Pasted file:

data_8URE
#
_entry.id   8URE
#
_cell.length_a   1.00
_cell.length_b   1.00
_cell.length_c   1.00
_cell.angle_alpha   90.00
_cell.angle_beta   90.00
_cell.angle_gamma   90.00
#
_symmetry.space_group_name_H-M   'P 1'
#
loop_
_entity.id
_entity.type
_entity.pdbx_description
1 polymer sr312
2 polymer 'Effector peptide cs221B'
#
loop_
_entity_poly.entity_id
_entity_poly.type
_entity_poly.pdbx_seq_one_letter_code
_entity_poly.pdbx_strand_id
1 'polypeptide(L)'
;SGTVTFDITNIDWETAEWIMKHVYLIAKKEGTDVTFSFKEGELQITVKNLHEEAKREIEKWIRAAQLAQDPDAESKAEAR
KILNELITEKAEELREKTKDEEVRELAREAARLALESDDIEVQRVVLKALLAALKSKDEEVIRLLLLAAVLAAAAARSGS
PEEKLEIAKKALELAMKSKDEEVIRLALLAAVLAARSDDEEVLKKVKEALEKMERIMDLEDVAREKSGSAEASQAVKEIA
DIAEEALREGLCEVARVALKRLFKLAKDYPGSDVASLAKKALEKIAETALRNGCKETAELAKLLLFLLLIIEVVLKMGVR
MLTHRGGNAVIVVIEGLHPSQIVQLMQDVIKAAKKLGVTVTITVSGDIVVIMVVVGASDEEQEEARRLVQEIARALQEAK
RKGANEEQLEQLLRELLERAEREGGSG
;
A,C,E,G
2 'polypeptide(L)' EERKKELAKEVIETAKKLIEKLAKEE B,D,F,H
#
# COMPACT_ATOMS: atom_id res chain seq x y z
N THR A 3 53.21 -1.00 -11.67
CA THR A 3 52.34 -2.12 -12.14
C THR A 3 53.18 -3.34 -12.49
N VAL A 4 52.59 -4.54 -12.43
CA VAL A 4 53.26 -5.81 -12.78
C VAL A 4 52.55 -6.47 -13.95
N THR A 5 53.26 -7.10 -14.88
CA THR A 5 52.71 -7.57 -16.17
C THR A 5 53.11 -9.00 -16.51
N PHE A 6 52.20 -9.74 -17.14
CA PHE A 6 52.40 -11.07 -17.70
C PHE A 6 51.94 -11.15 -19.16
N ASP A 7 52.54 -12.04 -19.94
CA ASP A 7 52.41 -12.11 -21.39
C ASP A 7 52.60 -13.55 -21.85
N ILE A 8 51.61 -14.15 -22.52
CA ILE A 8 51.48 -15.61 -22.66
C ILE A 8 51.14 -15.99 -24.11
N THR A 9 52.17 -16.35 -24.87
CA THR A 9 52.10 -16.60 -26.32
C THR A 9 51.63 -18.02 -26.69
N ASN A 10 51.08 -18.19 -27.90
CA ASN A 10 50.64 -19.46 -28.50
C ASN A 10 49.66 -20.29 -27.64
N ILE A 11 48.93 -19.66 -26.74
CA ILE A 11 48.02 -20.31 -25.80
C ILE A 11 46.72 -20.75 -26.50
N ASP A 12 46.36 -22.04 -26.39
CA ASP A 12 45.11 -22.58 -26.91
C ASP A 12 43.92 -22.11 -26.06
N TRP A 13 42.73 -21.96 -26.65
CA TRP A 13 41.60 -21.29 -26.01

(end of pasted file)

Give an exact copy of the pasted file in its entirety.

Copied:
data_8URE
#
_entry.id   8URE
#
_cell.length_a   1.00
_cell.length_b   1.00
_cell.length_c   1.00
_cell.angle_alpha   90.00
_cell.angle_beta   90.00
_cell.angle_gamma   90.00
#
_symmetry.space_group_name_H-M   'P 1'
#
loop_
_entity.id
_entity.type
_entity.pdbx_description
1 polymer sr312
2 polymer 'Effector peptide cs221B'
#
loop_
_entity_poly.entity_id
_entity_poly.type
_entity_poly.pdbx_seq_one_letter_code
_entity_poly.pdbx_strand_id
1 'polypeptide(L)'
;SGTVTFDITNIDWETAEWIMKHVYLIAKKEGTDVTFSFKEGELQITVKNLHEEAKREIEKWIRAAQLAQDPDAESKAEAR
KILNELITEKAEELREKTKDEEVRELAREAARLALESDDIEVQRVVLKALLAALKSKDEEVIRLLLLAAVLAAAAARSGS
PEEKLEIAKKALELAMKSKDEEVIRLALLAAVLAARSDDEEVLKKVKEALEKMERIMDLEDVAREKSGSAEASQAVKEIA
DIAEEALREGLCEVARVALKRLFKLAKDYPGSDVASLAKKALEKIAETALRNGCKETAELAKLLLFLLLIIEVVLKMGVR
MLTHRGGNAVIVVIEGLHPSQIVQLMQDVIKAAKKLGVTVTITVSGDIVVIMVVVGASDEEQEEARRLVQEIARALQEAK
RKGANEEQLEQLLRELLERAEREGGSG
;
A,C,E,G
2 'polypeptide(L)' EERKKELAKEVIETAKKLIEKLAKEE B,D,F,H
#
# COMPACT_ATOMS: atom_id res chain seq x y z
N THR A 3 53.21 -1.00 -11.67
CA THR A 3 52.34 -2.12 -12.14
C THR A 3 53.18 -3.34 -12.49
N VAL A 4 52.59 -4.54 -12.43
CA VAL A 4 53.26 -5.81 -12.78
C VAL A 4 52.55 -6.47 -13.95
N THR A 5 53.26 -7.10 -14.88
CA THR A 5 52.71 -7.57 -16.17
C THR A 5 53.11 -9.00 -16.51
N PHE A 6 52.20 -9.74 -17.14
CA PHE A 6 52.40 -11.07 -17.70
C PHE A 6 51.94 -11.15 -19.16
N ASP A 7 52.54 -12.04 -19.94
CA ASP A 7 52.41 -12.11 -21.39
C ASP A 7 52.60 -13.55 -21.85
N ILE A 8 51.61 -14.15 -22.52
CA ILE A 8 51.48 -15.61 -22.66
C ILE A 8 51.14 -15.99 -24.11
N THR A 9 52.17 -16.35 -24.87
CA THR A 9 52.10 -16.60 -26.32
C THR A 9 51.63 -18.02 -26.69
N ASN A 10 51.08 -18.19 -27.90
CA ASN A 10 50.64 -19.46 -28.50
C ASN A 10 49.66 -20.29 -27.64
N ILE A 11 48.93 -19.66 -26.74
CA ILE A 11 48.02 -20.31 -25.80
C ILE A 11 46.72 -20.75 -26.50
N ASP A 12 46.36 -22.04 -26.39
CA ASP A 12 45.11 -22.58 -26.91
C ASP A 12 43.92 -22.11 -26.06
N TRP A 13 42.73 -21.96 -26.65
CA TRP A 13 41.60 -21.29 -26.01